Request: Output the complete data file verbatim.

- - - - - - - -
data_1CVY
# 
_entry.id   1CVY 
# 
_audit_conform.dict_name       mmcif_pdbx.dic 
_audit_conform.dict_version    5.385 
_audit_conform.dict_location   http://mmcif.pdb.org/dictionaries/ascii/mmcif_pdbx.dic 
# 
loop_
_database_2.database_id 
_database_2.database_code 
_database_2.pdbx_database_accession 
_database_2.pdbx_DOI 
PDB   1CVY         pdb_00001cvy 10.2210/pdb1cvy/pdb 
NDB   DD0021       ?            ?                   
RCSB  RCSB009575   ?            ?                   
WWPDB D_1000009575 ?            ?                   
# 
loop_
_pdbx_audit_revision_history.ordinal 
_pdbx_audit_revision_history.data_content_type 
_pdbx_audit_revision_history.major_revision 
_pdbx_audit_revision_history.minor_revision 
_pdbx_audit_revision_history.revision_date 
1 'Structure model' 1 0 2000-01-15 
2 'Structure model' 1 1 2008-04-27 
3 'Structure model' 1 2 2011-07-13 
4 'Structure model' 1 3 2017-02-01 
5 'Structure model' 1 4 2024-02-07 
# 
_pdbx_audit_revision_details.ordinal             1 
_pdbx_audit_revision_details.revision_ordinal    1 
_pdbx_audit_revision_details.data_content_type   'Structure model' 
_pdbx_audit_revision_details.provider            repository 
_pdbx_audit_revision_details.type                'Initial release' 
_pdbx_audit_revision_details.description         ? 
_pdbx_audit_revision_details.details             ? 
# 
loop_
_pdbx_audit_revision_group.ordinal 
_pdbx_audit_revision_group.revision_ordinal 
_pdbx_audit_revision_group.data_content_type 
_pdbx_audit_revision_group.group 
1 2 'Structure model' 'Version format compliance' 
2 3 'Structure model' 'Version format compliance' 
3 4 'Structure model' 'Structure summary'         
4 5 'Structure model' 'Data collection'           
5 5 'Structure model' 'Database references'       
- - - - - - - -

data_1CVY
# 
_entry.id   1CVY 
# 
_audit_conform.dict_name       mmcif_pdbx.dic 
_audit_conform.dict_version    5.385 
_audit_conform.dict_location   http://mmcif.pdb.org/dictionaries/ascii/mmcif_pdbx.dic 
# 
loop_
_database_2.database_id 
_database_2.database_code 
_database_2.pdbx_database_accession 
_database_2.pdbx_DOI 
PDB   1CVY         pdb_00001cvy 10.2210/pdb1cvy/pdb 
NDB   DD0021       ?            ?                   
RCSB  RCSB009575   ?            ?                   
WWPDB D_1000009575 ?            ?                   
# 
loop_
_pdbx_audit_revision_history.ordinal 
_pdbx_audit_revision_history.data_content_type 
_pdbx_audit_revision_history.major_revision 
_pdbx_audit_revision_history.minor_revision 
_pdbx_audit_revision_history.revision_date 
1 'Structure model' 1 0 2000-01-15 
2 'Structure model' 1 1 2008-04-27 
3 'Structure model' 1 2 2011-07-13 
4 'Structure model' 1 3 2017-02-01 
5 'Structure model' 1 4 2024-02-07 
# 
_pdbx_audit_revision_details.ordinal             1 
_pdbx_audit_revision_details.revision_ordinal    1 
_pdbx_audit_revision_details.data_content_type   'Structure model' 
_pdbx_audit_revision_details.provider            repository 
_pdbx_audit_revision_details.type                'Initial release' 
_pdbx_audit_revision_details.description         ? 
_pdbx_audit_revision_details.details             ? 
# 
loop_
_pdbx_audit_revision_group.ordinal 
_pdbx_audit_revision_group.revision_ordinal 
_pdbx_audit_revision_group.data_content_type 
_pdbx_audit_revision_group.group 
1 2 'Structure model' 'Version format compliance' 
2 3 'Structure model' 'Version format compliance' 
3 4 'Structure model' 'Structure summary'         
4 5 'Structure model' 'Data collection'           
5 5 'Structure model' 'Database references'       